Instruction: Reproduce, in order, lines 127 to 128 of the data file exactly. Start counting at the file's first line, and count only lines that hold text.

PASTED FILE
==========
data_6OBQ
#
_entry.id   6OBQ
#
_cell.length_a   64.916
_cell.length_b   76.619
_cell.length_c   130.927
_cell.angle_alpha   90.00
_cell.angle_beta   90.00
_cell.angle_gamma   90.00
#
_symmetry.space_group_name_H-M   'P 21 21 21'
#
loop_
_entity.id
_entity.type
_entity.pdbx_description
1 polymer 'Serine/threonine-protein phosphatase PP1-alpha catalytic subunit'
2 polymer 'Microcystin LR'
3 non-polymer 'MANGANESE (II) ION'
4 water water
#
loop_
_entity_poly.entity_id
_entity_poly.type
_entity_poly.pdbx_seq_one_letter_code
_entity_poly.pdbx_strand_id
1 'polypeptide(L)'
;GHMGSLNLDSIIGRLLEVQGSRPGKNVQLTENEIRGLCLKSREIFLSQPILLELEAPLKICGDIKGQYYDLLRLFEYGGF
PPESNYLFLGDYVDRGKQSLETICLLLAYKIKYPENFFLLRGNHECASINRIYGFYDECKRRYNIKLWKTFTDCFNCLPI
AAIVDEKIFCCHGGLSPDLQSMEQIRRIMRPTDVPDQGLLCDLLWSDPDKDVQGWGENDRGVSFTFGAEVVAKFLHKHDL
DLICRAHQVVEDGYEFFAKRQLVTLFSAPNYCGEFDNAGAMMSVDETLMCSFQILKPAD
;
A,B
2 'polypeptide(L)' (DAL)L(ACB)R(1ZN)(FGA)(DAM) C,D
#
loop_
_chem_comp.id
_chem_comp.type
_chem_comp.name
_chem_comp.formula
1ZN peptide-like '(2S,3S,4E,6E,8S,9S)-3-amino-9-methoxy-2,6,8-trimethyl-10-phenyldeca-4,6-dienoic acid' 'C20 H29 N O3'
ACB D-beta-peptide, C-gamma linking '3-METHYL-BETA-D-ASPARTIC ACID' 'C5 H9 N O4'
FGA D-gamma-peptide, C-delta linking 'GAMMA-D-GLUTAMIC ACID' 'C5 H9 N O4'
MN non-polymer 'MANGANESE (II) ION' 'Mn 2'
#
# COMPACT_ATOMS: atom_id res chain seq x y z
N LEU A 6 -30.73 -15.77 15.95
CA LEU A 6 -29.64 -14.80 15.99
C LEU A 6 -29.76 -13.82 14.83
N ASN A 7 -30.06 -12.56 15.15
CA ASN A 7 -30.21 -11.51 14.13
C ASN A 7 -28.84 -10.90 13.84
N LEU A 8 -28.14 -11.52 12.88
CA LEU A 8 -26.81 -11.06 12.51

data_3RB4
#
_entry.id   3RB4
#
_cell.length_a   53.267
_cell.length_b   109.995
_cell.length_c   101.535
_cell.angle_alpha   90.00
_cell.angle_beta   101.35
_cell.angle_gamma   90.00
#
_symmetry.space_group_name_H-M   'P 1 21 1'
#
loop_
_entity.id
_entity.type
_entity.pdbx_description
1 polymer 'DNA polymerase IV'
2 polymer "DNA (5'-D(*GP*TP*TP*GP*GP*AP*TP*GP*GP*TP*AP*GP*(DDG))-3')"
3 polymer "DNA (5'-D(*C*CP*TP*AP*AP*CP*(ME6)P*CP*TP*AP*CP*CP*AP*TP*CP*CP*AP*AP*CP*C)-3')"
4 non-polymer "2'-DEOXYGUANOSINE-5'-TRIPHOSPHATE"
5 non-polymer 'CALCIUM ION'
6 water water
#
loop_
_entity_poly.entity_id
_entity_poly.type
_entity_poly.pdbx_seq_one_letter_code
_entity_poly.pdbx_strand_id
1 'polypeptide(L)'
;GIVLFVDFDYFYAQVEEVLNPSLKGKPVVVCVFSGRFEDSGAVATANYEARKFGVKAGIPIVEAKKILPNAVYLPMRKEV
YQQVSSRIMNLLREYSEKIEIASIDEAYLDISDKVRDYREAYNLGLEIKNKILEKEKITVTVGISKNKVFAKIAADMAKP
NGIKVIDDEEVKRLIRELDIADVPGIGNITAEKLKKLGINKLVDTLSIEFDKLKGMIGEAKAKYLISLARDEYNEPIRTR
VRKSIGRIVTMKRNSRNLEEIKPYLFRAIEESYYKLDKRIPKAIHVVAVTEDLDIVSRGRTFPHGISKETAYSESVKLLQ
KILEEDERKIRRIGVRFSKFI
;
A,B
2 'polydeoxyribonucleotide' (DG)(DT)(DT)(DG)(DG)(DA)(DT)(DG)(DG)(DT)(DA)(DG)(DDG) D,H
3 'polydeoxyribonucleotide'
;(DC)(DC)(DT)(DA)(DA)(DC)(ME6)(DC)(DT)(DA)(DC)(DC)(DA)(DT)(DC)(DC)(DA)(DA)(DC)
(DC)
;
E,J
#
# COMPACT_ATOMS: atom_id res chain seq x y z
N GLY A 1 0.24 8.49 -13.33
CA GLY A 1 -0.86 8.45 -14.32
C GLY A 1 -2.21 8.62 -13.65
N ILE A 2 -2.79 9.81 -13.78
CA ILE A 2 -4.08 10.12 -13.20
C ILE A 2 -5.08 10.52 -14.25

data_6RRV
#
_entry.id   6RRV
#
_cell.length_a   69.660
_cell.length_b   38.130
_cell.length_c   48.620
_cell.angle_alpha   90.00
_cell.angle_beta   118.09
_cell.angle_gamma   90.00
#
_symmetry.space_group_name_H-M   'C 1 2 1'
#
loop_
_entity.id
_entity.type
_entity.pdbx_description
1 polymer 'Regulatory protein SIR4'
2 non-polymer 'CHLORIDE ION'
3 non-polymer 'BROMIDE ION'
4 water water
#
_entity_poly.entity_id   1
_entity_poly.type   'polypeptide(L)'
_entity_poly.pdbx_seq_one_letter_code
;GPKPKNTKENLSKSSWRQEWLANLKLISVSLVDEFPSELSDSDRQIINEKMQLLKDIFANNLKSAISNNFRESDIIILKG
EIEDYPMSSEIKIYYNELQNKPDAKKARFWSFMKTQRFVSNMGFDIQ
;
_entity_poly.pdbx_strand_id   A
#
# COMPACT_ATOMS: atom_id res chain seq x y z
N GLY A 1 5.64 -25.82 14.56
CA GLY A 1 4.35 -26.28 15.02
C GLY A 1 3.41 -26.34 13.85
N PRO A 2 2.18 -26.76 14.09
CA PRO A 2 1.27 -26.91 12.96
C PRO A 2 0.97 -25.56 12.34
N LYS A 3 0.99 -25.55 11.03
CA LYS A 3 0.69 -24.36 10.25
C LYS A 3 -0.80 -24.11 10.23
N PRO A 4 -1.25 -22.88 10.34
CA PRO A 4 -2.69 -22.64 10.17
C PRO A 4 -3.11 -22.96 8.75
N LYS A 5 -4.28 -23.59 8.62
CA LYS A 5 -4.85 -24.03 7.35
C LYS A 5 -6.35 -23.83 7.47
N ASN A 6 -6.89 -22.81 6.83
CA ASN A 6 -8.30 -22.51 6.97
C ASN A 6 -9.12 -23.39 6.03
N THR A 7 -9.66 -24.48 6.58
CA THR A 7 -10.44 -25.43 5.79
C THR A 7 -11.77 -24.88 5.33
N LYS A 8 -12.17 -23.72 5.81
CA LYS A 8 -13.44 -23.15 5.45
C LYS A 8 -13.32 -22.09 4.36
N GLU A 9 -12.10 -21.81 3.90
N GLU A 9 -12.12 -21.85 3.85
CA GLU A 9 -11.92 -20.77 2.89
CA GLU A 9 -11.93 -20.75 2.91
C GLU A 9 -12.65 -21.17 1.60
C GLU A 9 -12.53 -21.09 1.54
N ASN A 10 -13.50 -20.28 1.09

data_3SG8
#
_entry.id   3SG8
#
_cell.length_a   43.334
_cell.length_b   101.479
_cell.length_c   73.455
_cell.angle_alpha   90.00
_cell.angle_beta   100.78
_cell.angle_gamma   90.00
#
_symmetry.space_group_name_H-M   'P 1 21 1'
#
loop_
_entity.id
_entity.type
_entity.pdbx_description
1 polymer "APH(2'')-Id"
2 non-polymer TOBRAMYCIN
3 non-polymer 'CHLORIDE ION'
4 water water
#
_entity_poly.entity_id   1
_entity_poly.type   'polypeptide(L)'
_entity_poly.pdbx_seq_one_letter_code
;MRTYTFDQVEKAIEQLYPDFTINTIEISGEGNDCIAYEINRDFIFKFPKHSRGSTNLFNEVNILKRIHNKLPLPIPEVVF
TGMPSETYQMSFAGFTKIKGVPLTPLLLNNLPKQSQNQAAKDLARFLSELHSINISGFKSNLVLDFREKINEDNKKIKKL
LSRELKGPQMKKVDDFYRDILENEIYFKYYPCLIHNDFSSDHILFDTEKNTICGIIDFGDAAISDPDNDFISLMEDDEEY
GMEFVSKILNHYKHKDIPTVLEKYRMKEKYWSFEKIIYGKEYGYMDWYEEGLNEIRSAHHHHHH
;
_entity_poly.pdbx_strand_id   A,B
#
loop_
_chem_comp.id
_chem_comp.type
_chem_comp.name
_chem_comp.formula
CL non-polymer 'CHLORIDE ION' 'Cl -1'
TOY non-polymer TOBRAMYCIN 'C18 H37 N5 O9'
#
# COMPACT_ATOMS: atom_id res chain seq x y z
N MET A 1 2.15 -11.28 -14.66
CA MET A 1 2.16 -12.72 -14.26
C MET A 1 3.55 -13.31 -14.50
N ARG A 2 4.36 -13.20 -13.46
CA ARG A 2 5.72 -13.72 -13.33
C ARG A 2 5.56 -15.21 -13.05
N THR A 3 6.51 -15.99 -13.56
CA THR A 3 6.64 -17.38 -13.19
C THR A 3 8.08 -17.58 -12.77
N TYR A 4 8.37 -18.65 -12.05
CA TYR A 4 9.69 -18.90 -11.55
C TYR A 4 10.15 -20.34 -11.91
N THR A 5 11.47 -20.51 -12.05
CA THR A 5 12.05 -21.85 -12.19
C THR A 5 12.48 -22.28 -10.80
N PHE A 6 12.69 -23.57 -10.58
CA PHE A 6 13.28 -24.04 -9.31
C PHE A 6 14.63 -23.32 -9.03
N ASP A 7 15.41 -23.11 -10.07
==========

4 water water
#